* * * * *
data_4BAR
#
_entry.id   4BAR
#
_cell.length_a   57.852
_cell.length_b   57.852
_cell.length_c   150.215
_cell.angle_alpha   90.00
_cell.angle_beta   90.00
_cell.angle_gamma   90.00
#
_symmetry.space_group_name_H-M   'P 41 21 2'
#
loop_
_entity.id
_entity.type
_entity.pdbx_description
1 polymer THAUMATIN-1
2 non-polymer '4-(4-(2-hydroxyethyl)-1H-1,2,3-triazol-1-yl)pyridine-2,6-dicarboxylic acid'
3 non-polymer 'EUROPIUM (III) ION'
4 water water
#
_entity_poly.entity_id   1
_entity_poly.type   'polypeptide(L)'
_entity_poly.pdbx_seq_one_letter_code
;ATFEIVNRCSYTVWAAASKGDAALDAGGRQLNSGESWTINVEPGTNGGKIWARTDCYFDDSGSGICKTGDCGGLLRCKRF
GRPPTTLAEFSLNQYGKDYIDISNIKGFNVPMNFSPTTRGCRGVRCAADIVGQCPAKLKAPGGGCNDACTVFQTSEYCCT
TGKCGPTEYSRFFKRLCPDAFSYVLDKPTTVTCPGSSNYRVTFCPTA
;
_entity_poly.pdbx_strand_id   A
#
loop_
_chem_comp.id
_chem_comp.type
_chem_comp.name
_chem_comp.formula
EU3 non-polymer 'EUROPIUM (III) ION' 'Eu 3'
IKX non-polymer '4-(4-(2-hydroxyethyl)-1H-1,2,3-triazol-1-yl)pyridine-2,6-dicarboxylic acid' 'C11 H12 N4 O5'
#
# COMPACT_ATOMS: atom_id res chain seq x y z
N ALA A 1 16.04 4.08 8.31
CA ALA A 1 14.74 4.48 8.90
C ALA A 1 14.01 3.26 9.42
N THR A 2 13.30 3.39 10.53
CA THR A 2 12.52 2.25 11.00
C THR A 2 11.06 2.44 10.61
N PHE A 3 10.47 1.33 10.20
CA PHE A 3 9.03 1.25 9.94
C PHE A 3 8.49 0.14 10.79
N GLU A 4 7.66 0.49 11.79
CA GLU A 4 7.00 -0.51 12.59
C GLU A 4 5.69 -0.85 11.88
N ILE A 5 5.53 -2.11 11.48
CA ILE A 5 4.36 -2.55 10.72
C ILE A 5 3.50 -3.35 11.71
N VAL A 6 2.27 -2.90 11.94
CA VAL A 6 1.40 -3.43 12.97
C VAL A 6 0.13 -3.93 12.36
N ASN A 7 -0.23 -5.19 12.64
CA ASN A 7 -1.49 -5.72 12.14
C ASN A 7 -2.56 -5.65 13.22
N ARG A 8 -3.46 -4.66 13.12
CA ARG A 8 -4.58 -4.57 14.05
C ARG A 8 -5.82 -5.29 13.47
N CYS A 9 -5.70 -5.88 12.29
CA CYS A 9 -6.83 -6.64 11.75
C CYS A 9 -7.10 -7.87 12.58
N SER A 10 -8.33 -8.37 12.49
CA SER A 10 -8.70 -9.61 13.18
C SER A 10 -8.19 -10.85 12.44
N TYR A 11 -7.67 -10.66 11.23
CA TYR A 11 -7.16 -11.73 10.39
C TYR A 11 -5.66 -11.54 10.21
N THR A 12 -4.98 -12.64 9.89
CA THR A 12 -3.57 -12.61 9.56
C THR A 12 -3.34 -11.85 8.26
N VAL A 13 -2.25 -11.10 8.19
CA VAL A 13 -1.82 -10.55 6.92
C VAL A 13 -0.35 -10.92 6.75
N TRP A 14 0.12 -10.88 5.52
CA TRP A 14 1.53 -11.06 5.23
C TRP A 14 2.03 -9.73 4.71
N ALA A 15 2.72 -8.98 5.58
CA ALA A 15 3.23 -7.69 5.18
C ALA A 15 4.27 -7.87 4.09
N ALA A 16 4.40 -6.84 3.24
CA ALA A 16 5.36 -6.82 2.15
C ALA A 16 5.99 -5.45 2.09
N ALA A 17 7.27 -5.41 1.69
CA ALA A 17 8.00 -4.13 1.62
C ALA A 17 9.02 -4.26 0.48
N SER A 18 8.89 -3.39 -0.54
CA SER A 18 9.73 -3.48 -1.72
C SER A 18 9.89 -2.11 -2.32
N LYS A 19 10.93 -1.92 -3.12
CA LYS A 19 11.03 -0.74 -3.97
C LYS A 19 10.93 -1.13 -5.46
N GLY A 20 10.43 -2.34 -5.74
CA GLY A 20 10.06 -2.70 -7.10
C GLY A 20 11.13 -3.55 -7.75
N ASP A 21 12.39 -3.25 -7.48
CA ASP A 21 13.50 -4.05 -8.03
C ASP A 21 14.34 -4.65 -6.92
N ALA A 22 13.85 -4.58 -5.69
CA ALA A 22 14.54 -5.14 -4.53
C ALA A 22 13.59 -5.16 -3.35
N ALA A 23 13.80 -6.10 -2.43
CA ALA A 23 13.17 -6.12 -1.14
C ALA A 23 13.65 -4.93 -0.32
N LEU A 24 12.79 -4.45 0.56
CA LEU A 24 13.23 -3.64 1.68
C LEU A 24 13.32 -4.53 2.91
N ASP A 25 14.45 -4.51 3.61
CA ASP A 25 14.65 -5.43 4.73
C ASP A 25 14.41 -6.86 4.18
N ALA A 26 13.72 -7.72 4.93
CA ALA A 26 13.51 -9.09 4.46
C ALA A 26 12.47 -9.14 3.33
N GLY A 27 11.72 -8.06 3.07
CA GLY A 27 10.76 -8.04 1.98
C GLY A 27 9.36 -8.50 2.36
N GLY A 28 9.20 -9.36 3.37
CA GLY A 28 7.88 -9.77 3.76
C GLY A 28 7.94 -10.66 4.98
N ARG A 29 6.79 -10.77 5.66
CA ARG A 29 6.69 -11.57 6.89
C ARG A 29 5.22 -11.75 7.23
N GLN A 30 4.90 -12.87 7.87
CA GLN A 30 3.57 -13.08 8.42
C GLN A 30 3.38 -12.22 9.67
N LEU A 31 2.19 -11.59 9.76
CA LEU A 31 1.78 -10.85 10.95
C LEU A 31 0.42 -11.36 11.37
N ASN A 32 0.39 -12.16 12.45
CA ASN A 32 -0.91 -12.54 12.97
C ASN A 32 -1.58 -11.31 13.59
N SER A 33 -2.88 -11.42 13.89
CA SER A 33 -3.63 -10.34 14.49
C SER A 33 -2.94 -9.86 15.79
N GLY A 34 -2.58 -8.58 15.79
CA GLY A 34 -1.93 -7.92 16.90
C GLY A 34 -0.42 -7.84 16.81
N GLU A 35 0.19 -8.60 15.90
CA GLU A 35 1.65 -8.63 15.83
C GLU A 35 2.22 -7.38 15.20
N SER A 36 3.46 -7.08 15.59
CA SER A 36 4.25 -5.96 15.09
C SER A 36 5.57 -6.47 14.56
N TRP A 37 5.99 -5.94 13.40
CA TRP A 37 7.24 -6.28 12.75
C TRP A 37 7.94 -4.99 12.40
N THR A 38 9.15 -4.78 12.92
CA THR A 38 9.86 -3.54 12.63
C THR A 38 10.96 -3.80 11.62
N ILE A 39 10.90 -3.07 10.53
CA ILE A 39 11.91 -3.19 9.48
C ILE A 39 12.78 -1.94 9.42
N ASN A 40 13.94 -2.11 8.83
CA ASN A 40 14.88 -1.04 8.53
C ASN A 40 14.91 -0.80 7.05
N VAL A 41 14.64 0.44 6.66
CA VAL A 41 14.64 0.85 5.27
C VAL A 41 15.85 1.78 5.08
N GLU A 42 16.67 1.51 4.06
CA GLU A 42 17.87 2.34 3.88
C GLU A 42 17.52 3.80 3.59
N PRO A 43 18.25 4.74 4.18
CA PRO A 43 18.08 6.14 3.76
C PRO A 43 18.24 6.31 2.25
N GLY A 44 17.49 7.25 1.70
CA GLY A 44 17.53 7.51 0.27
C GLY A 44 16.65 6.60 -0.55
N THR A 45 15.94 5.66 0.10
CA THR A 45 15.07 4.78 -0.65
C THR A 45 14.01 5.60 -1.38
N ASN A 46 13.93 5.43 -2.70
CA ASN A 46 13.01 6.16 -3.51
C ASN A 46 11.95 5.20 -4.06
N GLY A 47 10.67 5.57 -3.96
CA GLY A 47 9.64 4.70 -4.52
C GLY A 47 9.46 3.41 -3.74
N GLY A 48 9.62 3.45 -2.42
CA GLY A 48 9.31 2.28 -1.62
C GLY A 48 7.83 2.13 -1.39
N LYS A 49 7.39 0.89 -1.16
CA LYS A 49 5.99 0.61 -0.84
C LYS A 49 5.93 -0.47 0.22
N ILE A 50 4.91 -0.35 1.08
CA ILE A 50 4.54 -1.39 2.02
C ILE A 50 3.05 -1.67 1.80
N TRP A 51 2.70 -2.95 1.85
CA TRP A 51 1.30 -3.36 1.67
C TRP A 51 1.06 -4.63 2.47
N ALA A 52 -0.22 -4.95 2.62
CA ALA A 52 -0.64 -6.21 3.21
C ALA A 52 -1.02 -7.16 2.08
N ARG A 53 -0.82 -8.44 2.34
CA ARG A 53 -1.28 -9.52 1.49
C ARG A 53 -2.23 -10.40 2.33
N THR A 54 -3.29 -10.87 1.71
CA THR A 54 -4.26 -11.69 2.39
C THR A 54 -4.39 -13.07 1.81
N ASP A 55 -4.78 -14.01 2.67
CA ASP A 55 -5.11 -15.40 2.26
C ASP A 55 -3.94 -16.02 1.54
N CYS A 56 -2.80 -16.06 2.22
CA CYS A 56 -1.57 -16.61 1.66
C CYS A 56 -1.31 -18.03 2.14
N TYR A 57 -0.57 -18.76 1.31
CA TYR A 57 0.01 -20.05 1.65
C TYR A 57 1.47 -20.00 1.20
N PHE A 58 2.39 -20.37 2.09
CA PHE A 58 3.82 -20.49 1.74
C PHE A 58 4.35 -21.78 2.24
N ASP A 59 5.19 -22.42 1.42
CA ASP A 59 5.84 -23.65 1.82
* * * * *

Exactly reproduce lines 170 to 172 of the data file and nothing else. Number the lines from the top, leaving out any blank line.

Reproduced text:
N GLY A 44 17.49 7.25 1.70
CA GLY A 44 17.53 7.51 0.27
C GLY A 44 16.65 6.60 -0.55